by Steven Rosen 05.18.2015 103 days ago
Posted In: Film at 09:34 AM | Permalink | Comments (0)
 
 
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Cincinnati-Filmed 'Carol' Receives Outstanding Reviews

Considered an Oscar contender, film is in competition at Cannes

The Cincinnati-filmed Carol premiered over the weekend at the Cannes Film Festival and received sterling, outstanding reviews that called it an instant Oscar contender and the most important high-profile gay drama to come out of American cinema since 2005's Brokeback Mountain. The film is in competition at Cannes.

Based on Patricia Highsmith's 1952 novel The Price of Salt and directed by Todd Haynes (Far From Heaven, I'm Not There), it features Cate Blanchett as an socialite who falls in love with a younger department-store clerk (Rooney Mara) in Manhattan. The film was shot here last year, using sites in Over-the-Rhine, Cheviot and other locales as stand-ins for a New York of old.


At Variety, the most important publication chronicling the entertainment business, critic Justin Chang said the film "should have little trouble translating critical plaudits, especially for Cate Blanchett's incandescent lead performance, into significant year-end attention.​" Variety also revealed that the distributor, Weinstein Co., has set a Dec. 18 release date for Carol, a prime opening weekend for any film with Academy Award intentions.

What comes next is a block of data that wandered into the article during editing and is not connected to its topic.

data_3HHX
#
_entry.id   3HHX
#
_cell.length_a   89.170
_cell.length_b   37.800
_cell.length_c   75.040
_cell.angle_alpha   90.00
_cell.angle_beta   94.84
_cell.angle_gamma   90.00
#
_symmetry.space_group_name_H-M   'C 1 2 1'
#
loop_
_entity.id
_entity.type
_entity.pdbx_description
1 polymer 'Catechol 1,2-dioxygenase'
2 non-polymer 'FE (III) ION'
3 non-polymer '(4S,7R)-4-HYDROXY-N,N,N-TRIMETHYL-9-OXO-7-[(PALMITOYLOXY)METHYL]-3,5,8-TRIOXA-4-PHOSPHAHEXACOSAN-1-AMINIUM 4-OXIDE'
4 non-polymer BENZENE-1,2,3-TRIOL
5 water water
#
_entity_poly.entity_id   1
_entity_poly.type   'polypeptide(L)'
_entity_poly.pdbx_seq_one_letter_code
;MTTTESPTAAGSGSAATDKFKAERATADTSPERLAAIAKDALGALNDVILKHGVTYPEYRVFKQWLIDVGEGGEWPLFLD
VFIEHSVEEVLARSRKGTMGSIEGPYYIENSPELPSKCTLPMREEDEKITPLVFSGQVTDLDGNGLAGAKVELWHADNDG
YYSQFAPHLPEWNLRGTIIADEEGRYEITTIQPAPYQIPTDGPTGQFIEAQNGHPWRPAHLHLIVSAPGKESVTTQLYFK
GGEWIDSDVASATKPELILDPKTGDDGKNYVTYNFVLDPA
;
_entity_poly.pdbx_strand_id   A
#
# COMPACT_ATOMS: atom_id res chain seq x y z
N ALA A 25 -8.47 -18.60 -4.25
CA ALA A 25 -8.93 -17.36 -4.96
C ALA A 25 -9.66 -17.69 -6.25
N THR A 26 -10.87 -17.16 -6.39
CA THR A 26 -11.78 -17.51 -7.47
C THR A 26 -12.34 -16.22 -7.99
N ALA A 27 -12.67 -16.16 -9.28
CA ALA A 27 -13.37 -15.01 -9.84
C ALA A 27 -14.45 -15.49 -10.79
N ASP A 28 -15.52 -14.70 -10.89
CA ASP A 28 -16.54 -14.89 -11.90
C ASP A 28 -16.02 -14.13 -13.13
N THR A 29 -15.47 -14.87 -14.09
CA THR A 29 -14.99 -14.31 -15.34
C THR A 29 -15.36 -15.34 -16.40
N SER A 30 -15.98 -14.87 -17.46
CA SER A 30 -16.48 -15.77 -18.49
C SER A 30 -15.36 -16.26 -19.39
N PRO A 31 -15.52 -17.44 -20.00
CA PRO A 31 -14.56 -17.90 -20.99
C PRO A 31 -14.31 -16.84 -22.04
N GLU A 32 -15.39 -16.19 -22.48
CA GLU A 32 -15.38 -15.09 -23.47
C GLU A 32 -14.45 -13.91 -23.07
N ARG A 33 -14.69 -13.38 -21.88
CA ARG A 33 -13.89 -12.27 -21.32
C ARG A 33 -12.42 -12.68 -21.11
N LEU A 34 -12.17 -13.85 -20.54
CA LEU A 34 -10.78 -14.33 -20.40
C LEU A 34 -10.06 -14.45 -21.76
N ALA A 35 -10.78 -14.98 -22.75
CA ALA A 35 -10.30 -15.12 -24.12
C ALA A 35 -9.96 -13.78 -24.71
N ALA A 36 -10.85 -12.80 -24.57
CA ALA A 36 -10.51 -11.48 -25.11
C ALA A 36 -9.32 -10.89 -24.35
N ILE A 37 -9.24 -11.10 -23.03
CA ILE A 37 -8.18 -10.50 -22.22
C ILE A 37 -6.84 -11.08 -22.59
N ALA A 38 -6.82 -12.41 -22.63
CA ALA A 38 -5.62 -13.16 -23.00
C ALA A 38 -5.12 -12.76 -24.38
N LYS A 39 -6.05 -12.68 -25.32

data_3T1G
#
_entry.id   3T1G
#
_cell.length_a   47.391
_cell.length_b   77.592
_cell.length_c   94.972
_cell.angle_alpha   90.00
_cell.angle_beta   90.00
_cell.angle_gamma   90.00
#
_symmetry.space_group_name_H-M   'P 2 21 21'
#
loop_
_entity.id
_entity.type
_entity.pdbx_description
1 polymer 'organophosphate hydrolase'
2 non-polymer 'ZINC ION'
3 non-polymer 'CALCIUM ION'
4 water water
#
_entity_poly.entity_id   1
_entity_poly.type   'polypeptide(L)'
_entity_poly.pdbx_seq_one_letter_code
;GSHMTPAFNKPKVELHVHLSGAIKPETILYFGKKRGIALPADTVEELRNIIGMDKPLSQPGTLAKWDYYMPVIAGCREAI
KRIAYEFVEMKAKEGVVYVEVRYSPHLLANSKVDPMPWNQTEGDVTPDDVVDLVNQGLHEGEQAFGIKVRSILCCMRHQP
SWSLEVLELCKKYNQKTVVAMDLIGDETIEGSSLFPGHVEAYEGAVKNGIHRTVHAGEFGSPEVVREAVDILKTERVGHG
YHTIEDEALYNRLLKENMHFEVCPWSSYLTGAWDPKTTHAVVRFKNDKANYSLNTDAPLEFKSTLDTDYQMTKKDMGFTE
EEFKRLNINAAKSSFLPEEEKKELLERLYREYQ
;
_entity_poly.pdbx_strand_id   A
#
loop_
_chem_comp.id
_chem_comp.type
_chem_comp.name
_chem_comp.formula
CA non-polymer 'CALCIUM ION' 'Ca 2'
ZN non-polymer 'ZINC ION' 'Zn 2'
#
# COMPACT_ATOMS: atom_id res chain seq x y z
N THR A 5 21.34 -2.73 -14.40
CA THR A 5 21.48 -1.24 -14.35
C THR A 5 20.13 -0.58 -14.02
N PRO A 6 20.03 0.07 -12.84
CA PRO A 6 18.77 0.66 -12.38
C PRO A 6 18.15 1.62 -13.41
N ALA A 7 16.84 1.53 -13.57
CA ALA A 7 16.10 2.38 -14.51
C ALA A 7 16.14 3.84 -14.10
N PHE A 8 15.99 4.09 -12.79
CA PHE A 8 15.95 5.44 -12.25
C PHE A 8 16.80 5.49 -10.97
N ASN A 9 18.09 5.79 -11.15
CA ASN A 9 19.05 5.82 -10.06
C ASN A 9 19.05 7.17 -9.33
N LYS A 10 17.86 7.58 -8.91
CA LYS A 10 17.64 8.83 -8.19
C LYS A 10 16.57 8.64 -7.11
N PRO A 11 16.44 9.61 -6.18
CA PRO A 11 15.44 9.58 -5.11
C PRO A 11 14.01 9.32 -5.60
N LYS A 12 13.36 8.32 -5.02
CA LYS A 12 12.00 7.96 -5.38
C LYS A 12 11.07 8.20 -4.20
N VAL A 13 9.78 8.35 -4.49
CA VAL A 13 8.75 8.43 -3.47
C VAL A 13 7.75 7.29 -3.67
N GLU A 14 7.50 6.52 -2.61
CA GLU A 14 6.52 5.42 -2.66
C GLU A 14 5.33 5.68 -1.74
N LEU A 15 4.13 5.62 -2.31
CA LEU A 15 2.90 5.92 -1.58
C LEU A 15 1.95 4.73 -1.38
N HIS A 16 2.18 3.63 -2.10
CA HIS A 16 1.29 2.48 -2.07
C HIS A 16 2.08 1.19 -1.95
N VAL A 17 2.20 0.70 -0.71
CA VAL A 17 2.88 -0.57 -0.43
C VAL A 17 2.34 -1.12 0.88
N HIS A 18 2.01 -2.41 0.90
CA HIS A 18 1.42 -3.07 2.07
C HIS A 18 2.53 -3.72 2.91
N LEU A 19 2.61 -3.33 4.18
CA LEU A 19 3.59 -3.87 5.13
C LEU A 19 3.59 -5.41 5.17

Here is a link to the full Variety review.

Meanwhile, at indieWire — the most influential website for the independent-film industry (Carol was produced independent of the big Hollywood studios), Eric Kohn also gave a strong rave to the film.


"Carol funnels (themes) into a nuanced tale of mutual attraction that reflects a filmmaker and cast operating at the height of their powers, rendering complex circumstances in strikingly personal terms," he said.


Besides Haynes, the only other U.S. director with a new film in competition at Cannes is Gus Van Sant, whose The Sea of Trees stars Matthew McConaughey and Ken Watanabe as two men who meet in Japan's "Suicide Forest."​ Its premiere was no so well-received — it was booed by the audience.